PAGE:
Today, we have published a new report on our real-time tracking of the COVID-19 pandemic. This information is helping the government to track the COVID-19 pandemic in real time.
We have highlighted the latest findings and provided interpretation of what these findings mean. We have also explained our recent model and report changes.
- The current estimate of the daily number of new infections occurring each day across England is 12,900 (5,890–27,500, 95% credible interval).
- The daily infection rate is highest in the East Midlands (EM), North West (NW) and West Midlands (WM) with 1,910, 2,540 and 1,680 new daily infections, corresponding to 40, 35 and 28 per 100,000 population, respectively. Note that a substantial proportion of these daily infections will be asymptomatic.
- We predict that the number of deaths occurring daily is likely to remain low with a forecast for the period around the 16th April suggesting that there will be fewer than 175 deaths per day and potentially as few as 35 deaths per day.
- The probability of Rt exceeding 1 is 64%, 63% and 62% in the NW, EM and WM, respectively; 41% in the in the East of England (EE) and North East (NE); around 30% in Yorkshire and Humber (YH) and South East (SE); and approximately 15% in London and South West (SW).
- The growth rate for England is estimated to be positive at 0.02 (-0.02–0.05, 95% credible interval) per day. This means that, nationally, the number of infections is increasing, although there is heterogeneity across regions, with negative growth in some regions.
- London, followed by the WM, NW and EE, continues to have the highest attack rate, that is the proportion of the population who have ever been infected, with 38%, 31% and 25% respectively. The SW continues to have the lowest attack rate at 10%.
- Note that the deaths data used are only very weakly informative on Rt over the last two weeks. Therefore, the estimate for current incidence, Rt and the forecast of daily numbers of deaths are likely to be subject to some revision.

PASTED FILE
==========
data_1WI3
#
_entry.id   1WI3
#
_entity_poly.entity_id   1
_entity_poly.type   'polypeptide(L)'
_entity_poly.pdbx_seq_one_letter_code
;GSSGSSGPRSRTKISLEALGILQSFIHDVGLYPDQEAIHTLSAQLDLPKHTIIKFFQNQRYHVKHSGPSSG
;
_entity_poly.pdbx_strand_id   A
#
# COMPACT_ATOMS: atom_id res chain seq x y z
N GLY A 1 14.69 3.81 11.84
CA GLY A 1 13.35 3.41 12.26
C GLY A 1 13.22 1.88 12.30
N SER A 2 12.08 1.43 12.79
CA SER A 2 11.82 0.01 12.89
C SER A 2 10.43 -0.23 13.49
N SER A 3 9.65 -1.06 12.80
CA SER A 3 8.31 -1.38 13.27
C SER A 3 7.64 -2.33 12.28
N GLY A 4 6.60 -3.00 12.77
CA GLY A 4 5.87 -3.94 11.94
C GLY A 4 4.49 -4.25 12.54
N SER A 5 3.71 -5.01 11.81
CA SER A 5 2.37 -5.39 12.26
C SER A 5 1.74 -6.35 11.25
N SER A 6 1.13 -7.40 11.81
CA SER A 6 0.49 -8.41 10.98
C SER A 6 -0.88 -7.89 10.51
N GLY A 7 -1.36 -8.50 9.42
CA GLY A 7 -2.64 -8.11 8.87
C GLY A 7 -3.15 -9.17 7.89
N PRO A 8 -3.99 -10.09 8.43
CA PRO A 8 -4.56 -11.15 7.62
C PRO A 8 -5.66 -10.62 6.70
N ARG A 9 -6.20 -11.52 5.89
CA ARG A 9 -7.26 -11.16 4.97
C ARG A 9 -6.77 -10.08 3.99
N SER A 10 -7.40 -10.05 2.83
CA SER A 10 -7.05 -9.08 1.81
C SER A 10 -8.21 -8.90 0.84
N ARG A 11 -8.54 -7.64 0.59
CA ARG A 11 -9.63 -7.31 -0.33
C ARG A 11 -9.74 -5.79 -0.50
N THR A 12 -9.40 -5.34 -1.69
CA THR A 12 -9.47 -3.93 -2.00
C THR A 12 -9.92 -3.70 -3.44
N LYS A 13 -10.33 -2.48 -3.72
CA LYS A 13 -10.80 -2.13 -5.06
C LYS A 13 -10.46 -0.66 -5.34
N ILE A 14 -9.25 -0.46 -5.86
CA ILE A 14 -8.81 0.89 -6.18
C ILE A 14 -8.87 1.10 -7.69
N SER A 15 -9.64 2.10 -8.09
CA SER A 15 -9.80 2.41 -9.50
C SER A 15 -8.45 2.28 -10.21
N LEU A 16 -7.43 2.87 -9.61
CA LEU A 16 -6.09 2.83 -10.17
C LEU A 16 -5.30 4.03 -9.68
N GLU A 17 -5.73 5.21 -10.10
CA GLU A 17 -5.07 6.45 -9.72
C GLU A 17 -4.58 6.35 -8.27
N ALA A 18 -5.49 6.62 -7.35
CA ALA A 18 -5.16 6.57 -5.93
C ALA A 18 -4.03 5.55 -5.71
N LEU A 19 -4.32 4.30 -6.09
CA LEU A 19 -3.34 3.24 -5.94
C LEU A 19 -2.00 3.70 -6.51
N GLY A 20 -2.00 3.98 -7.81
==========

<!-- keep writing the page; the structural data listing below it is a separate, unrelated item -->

The plots of the estimated Rt over time are showing an increase, following a period of downwards trends from the introduction of the national lockdown in January. The Rt for some regions are around 1 (EM, NW, WM), although these estimates are quite uncertain and the upper bounds include values much higher than 1. This anticipated increase in the Rt is mostly driven by the school reopening from March 8th, the impact of which will not yet have filtered through to the data on deaths.
The incidence of deaths has continued to fall sharply in all regions and it is predicted to plateau at low values, with some initial evidence of a resurgence in the northern regions. This pattern is also shared by the estimated number of new infections, with a potential increase in the Midlands and northern regions.
The plot of the infection fatality rate (IFR) shows an increasing mortality risk from September onwards (at least in the over-45s) until the immunisation programme begins to show an impact. At the end of January we estimate a decreasing IFR in all adult age groups, but most steeply at older ages. The overall IFR falls to about 6-7% in the over-75s and 0.3% overall.